Starting treatment for HIV swiftly after a diagnosis was associated with a lower likelihood of being in medical care for the virus one year later compared with delaying treatment initiation for at least three months in a large French study, aidsmap reports.


This finding calls into question whether efforts to treat the virus as soon as possible after diagnosis may require some nuance and flexibility to provide the most benefit to all newly diagnosed individuals.


In 2015, the START study proved that it is beneficial to start treatment when CD4s are above 500 rather than delaying until they drop below 350, setting off a worldwide push to get all people with HIV onto antiretrovirals (ARVs) promptly, regardless of CD4 count. Numerous studies have illustrated why spending as little time as possible with untreated virus is likely in the best interest of an individual’s long-term health, well-being and longevity, even when taking into account any negative effects of ARV treatment.


Additionally, numerous major studies have led to a recent global consensus that successfully treating HIV with ARVs blocks transmission of the virus.


So the effort to get people with HIV on ARVs as expeditiously as possible is backed by the benefits of early treatment for both personal and public health.


Publishing their findings in PLOS ONE, a French research team led by Lise Cuzin, MD, of the infectious and tropical diseases unit at the University Hospital of Martinique in Fort de France, analyzed data on 7,245 people with HIV participating in the Dat’AIDS cohort, which includes people treated as inpatients or outpatients at hospitals in France or overseas territories. These individuals were diagnosed with the virus between January 2010 and December 2015.


Seventy-two percent of the cohort members were men; within that group, 46% were men who have sex with men, and 45% were men who acquired HIV through sex with women.


Eleven percent of the cohort members were diagnosed with HIV during acute (very early) infection. The median CD4 count at diagnosis was 362.


The median time between receiving an HIV diagnosis and first having an appointment with an HIV clinician was 13 days. The median time between that appointment and the receipt of a prescription for ARVs was 27 days.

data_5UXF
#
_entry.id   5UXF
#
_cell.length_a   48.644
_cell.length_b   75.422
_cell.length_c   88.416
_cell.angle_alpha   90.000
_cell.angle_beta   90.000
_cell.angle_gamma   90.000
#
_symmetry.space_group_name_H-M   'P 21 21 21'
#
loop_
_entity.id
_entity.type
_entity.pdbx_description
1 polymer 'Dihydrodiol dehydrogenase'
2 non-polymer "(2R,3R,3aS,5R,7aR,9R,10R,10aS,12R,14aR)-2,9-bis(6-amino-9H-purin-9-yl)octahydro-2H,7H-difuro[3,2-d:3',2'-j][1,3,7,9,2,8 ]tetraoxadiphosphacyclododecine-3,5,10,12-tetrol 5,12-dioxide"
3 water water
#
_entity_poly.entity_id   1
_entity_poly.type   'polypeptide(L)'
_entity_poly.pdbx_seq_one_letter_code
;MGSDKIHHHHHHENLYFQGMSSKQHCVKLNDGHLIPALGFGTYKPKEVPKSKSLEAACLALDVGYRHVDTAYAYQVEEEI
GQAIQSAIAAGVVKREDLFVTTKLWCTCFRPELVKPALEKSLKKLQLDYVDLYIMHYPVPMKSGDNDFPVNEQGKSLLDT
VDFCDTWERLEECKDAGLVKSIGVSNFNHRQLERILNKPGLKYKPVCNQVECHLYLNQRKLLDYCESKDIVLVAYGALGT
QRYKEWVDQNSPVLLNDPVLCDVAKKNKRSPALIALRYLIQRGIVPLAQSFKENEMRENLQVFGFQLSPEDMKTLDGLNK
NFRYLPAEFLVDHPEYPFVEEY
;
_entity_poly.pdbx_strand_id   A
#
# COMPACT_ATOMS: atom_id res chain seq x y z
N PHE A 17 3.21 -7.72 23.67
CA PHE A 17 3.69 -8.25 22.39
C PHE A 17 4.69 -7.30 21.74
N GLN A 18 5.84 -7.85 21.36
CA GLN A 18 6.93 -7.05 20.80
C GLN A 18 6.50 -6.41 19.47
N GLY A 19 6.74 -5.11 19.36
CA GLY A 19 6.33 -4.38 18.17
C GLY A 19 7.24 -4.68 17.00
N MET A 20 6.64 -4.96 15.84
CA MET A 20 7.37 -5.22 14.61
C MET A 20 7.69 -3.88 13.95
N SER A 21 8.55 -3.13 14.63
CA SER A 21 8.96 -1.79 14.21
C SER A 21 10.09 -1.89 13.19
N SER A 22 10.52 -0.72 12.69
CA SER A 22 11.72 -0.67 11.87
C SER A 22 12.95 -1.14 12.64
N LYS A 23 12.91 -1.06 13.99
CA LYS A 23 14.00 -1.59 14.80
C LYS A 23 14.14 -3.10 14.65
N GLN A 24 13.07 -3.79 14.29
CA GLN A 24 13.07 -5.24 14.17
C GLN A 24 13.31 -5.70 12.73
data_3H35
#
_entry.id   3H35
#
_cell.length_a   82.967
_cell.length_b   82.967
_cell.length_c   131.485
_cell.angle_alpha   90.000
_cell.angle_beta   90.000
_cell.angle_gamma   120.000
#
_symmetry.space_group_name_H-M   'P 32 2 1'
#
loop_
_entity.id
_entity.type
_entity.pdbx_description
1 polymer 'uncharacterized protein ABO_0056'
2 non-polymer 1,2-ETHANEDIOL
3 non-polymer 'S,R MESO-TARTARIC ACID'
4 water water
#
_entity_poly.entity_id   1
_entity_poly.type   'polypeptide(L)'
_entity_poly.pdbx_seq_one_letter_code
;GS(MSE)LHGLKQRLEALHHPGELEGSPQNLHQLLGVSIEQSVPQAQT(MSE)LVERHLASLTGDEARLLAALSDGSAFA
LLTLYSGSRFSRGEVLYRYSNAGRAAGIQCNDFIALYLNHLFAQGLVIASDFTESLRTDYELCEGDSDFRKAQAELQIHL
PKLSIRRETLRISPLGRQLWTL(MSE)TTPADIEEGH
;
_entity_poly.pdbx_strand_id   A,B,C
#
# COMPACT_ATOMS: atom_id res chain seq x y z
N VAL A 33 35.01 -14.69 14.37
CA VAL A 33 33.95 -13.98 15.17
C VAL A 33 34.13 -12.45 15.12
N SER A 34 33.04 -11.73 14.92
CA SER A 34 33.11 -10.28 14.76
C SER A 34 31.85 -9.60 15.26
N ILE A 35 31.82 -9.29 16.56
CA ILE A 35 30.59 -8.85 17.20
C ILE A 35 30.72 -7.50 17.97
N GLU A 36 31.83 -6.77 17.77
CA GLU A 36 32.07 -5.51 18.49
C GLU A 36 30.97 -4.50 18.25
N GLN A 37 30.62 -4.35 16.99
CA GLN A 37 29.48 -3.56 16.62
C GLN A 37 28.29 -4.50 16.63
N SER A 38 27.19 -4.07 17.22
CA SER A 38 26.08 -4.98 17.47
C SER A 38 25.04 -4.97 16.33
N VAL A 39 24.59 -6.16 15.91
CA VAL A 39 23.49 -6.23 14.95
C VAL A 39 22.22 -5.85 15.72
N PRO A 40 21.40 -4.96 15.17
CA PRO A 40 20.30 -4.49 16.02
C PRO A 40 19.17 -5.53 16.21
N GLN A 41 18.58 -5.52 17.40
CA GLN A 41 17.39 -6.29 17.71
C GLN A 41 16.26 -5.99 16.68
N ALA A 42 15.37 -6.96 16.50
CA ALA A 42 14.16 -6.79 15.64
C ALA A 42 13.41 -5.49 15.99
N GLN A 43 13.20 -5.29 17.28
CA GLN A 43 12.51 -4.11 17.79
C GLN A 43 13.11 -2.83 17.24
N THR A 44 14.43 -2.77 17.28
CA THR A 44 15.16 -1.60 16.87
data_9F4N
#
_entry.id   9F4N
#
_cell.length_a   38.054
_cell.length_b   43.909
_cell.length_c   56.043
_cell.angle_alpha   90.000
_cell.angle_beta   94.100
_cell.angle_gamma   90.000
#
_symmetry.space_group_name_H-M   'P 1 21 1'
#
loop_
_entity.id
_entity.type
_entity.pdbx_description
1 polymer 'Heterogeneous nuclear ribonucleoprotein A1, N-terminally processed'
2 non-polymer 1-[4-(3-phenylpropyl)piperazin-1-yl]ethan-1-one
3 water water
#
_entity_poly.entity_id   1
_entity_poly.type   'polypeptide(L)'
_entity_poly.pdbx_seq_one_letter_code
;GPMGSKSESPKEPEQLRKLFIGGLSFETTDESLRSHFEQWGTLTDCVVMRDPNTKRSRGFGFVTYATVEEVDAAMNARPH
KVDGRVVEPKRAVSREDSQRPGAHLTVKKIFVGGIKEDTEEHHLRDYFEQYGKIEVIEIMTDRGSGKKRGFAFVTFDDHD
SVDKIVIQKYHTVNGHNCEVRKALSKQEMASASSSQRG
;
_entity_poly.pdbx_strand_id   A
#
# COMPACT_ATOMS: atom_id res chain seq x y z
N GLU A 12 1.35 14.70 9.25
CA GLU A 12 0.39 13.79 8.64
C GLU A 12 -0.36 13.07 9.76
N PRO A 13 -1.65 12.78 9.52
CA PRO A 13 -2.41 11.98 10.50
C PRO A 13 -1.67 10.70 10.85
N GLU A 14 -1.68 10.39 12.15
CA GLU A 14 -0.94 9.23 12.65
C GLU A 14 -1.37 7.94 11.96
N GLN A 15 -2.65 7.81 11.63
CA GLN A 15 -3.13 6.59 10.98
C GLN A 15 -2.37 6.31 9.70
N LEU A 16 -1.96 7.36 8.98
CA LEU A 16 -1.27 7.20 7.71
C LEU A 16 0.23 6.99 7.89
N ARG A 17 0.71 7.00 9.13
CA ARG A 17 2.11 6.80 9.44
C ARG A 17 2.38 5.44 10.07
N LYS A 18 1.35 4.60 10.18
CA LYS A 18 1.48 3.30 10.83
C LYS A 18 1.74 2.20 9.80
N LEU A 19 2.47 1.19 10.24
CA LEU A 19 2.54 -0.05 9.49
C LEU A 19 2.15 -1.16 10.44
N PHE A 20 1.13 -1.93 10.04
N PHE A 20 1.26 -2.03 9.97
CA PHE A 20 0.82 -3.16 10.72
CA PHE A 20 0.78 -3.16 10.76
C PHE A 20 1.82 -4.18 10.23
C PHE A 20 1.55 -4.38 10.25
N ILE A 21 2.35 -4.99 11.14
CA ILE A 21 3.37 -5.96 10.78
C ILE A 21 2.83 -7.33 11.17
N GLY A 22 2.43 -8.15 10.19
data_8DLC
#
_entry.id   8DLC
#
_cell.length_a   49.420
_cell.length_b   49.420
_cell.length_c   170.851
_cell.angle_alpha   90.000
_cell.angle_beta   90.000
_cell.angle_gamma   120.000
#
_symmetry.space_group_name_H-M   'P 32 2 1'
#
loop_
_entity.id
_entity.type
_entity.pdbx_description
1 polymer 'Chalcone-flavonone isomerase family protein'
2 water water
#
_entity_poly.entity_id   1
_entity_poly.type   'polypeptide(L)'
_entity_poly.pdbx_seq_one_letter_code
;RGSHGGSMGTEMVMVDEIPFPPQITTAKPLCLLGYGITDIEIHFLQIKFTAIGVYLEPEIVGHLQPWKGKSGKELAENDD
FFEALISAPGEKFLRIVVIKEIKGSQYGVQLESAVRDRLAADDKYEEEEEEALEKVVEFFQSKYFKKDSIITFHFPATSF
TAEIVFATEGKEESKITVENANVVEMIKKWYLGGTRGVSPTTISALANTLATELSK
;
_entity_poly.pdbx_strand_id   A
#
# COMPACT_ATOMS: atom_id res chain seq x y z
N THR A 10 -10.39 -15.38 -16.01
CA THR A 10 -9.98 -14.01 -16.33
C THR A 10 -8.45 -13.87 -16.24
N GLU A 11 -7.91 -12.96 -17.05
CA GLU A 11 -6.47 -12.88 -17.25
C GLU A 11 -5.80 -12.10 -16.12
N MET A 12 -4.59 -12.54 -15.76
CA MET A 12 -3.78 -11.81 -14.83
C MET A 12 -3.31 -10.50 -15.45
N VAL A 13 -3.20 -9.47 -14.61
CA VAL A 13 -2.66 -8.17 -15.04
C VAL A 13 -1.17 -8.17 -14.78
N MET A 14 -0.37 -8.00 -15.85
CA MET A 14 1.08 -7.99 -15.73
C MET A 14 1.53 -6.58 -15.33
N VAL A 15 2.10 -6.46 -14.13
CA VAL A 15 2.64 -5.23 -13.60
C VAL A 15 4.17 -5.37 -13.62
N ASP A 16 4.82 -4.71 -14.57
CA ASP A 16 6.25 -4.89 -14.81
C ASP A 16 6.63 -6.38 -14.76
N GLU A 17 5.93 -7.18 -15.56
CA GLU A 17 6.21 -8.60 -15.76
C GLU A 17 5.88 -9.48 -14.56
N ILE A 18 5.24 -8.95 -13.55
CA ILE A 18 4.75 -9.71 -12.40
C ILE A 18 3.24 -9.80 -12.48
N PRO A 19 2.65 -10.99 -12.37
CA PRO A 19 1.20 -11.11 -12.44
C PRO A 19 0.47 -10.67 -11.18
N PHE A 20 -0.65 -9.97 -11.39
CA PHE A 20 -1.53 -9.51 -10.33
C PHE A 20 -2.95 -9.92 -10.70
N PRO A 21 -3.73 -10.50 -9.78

Between 2010 and 2015, the median interval between the first HIV appointment and receipt of an ARV prescription declined from 42 days to 18 days. During that period, the median time between diagnosis and the achievement of a fully suppressed viral load fell from 378 to 169 days.


Among those diagnosed with HIV when their CD4 count was below 200, the median time between their first appointment and their first ARV prescription was 14 days, compared with an 80-day median delay among those diagnosed when their CD4 count was above 500.


One year after they started treatment, the proportion of cohort members still in medical care for the virus was 80% among those who started ARVs within nine days of diagnosis compared with 85% among those who began treatment within 90 days of diagnosis.


After adjusting the data to account for various differences between the cohort members,

the study authors found that compared with people younger than 28 years old, those 47 years old and older, 37 to 46 years old, and 28 to 36 years old were 78%, 67% and 44% more likely to be in care one year later, respectively.


Those who started ARVs more than 90 days after their diagnosis (the upper quartile of the cohort) were 48% more likely than those who started treatment within nine days (the bottom quartile) to be in care one year later.


Men who contracted HIV through sex with women were 28% less likely to be in care one year after starting treatment compared with women.


“In a country with unrestricted rapid access to [ARV treatment], keeping recently diagnosed HIV infected patients in care remains challenging. Starting [ARVs] rapidly did not seem to be profitable for all and every patient.”


To read the aidsmap article, click here.


To read the study, click here.